Amsterdam, 25 Mar - 7 May '17
Upstream Gallery proudly presents Shifting Optics IV, the newest edition in the series of group exhibitions in which the impact of digital culture on the visual arts is shown. Initiated in 2014 as a signalling exhibition introducing a new generation of artists, Shifting Optics soon evolved into an extensive research into the rapidly evolving field of digital art, with sequential exhibitions in 2015 and 2016. Simultaneously, the urgency of digital art is more and more recognised by international institutions, as reflected in recent and current exhibitions such as Electronic Superhighway at Whitechapel Gallery, Human/ Digital: A Symbiotic Love Affair at Kunsthal Rotterdam and Sleep Mode. The Art of the Screensaver at Het Nieuwe Instituut, as well as in the recent joint acquisition of 17 works by contemporary digital artists by MOTI Breda and Stedelijk Museum Amsterdam.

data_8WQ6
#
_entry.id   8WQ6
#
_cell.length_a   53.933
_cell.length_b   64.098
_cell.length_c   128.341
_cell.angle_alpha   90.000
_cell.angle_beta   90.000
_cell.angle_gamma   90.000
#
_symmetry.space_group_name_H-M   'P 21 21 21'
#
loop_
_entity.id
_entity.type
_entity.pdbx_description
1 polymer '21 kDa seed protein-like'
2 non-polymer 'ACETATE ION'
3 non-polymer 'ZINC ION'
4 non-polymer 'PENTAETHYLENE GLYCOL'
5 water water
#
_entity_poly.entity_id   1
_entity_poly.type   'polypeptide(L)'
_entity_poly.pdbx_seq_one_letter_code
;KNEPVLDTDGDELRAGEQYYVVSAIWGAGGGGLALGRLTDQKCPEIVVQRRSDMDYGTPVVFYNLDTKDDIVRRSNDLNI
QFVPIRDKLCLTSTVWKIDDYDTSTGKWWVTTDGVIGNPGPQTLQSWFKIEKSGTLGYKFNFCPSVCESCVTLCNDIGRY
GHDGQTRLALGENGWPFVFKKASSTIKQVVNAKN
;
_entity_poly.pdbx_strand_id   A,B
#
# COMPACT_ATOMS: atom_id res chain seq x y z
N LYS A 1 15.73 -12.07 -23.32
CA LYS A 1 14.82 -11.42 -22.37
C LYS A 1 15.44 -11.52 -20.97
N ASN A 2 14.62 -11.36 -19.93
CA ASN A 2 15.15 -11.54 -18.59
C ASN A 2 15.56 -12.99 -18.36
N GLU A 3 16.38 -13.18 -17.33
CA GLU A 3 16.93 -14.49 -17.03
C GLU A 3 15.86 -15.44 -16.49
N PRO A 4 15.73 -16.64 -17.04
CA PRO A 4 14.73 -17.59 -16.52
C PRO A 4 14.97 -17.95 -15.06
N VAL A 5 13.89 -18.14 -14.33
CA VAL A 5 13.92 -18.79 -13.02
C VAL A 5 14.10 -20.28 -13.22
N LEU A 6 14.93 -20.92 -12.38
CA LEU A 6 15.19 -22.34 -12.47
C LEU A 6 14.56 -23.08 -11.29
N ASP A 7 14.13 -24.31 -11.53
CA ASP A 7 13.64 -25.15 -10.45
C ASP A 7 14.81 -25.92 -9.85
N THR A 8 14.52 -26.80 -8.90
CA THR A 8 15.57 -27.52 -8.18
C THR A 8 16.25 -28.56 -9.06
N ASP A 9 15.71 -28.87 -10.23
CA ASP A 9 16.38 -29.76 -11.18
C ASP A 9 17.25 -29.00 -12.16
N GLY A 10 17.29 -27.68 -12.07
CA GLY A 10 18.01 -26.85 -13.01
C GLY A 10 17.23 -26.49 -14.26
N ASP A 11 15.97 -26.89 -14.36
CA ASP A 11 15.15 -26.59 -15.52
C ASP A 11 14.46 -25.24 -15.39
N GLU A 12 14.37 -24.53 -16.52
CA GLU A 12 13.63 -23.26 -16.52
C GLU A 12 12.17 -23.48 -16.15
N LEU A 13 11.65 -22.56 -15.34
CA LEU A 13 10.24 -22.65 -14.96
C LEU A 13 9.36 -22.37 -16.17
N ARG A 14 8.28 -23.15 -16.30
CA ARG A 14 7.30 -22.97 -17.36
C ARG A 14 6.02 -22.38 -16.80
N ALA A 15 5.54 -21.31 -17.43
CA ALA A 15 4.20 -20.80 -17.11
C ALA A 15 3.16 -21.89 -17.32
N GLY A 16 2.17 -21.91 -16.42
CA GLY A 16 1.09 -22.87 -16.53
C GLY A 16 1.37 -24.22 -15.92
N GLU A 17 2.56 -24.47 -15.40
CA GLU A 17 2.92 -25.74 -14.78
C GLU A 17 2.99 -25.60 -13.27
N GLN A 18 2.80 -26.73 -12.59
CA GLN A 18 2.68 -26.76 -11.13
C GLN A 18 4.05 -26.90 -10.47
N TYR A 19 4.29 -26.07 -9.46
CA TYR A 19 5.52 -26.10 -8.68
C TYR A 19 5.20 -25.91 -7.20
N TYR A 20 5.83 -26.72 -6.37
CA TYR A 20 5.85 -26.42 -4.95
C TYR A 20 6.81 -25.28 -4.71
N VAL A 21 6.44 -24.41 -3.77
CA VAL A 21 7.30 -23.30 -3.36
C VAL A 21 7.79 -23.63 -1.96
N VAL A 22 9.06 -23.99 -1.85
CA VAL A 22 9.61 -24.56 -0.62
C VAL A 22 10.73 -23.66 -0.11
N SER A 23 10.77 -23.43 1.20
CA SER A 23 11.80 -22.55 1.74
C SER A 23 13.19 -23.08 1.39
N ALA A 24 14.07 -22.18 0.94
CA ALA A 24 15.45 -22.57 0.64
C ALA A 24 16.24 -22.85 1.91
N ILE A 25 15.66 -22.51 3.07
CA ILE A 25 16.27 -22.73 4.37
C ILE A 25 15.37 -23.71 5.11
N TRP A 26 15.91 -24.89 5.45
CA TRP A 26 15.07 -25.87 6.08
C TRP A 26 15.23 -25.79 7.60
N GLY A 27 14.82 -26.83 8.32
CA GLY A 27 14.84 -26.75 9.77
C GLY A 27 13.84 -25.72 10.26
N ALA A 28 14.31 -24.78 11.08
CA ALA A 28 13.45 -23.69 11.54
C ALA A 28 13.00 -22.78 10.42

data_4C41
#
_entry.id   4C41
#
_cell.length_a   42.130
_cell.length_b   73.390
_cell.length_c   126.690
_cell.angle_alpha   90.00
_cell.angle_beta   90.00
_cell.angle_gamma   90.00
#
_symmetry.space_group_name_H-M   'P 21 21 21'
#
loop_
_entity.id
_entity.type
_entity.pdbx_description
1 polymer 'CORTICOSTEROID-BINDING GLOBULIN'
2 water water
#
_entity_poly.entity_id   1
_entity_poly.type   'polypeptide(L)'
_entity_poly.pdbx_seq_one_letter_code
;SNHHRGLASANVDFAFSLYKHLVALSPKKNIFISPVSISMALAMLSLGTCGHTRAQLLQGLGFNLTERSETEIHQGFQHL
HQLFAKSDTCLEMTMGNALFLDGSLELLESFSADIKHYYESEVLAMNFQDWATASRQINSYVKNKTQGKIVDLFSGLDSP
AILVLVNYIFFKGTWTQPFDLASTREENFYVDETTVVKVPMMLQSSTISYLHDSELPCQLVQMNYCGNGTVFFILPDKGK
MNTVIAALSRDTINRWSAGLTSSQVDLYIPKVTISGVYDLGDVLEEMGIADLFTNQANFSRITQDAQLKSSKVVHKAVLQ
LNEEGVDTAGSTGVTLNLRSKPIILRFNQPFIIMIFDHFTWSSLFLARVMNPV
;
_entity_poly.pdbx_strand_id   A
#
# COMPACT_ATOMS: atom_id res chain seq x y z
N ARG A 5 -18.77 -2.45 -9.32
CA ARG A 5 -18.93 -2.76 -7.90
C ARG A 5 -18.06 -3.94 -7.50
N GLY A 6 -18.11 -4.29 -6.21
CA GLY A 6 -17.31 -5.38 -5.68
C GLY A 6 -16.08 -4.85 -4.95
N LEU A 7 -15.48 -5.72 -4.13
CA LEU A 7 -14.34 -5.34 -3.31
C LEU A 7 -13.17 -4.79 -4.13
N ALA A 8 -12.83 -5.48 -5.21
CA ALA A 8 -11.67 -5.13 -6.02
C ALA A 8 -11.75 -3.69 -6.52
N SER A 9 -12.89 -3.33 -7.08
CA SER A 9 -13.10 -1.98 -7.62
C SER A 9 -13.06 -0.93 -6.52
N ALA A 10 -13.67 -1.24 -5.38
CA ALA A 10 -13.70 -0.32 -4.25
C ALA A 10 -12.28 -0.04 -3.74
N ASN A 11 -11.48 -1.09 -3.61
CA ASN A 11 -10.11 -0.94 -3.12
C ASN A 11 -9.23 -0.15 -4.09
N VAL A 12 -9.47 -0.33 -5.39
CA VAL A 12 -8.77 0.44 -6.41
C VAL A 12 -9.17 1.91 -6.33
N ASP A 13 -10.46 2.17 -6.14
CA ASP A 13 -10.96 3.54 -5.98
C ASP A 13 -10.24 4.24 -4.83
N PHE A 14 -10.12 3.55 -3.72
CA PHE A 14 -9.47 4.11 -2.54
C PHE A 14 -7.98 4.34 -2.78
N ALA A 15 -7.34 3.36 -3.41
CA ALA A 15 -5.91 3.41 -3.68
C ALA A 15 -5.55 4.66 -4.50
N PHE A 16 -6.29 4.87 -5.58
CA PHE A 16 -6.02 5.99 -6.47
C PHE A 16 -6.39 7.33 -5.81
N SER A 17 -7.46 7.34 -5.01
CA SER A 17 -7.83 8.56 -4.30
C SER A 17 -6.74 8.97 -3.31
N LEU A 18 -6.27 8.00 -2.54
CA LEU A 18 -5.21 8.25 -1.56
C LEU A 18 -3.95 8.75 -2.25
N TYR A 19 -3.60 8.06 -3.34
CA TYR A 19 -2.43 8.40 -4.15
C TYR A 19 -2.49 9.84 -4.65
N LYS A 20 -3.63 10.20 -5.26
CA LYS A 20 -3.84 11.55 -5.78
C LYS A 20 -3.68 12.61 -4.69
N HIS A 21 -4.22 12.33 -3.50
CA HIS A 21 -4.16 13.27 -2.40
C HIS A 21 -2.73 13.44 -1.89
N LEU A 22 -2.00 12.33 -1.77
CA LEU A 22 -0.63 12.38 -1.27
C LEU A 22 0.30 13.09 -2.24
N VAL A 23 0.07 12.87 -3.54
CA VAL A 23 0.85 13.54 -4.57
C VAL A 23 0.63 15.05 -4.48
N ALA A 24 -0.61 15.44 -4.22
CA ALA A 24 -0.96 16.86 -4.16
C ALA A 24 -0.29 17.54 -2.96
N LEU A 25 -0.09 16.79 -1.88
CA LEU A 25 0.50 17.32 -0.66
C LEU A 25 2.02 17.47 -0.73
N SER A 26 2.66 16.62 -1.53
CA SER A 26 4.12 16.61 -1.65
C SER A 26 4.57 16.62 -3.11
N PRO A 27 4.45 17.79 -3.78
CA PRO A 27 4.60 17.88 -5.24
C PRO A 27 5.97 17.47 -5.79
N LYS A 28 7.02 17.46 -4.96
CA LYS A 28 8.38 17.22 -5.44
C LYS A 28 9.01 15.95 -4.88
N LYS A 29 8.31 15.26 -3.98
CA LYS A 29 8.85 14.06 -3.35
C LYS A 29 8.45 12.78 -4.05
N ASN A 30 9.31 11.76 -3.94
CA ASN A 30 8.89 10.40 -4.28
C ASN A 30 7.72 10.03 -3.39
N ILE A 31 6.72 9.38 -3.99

Harm van den Dorpel (NL, 1981) studied artificial intelligence before attending art school. His background as a computer programmer is also reflected in his work, in which algorithms and information systems play a major role. During Shifting Optics IV, he presents three ‘specimen’, born from his ongoing Death Imitates Language project. The works on display are developed with the help of artificial intelligence software designed by the artist, that allows him to ‘breed’ two-dimensional images. As Van den Dorpel explains: ‘Technically (or biologically), all propereties of a drawing (angles, smoothness, shape, color, transparency, scale, position, etc.) are stored in a long string of 0s and 1s: a digital chromosome. These chromosomes hermetically define the appearance of each work (or specimen), just like how the genotype of human beings is defined by their DNA.’ By pairing two images, their chromosomes align and offspring is created that shares characteristics of its ancestors. The decisions as to which works are selected to breed with each other, which works can remain in the population, and which will be ‘frozen’ and manufactured, are taken by the artist in the form of micro-feedback he gives to the system. The three unique specimen included in the exhibition are accompanied by the Autobreeder software that autosurfs the massive genealogy of the Death Imitates Language project, containing over 12.000 specimen.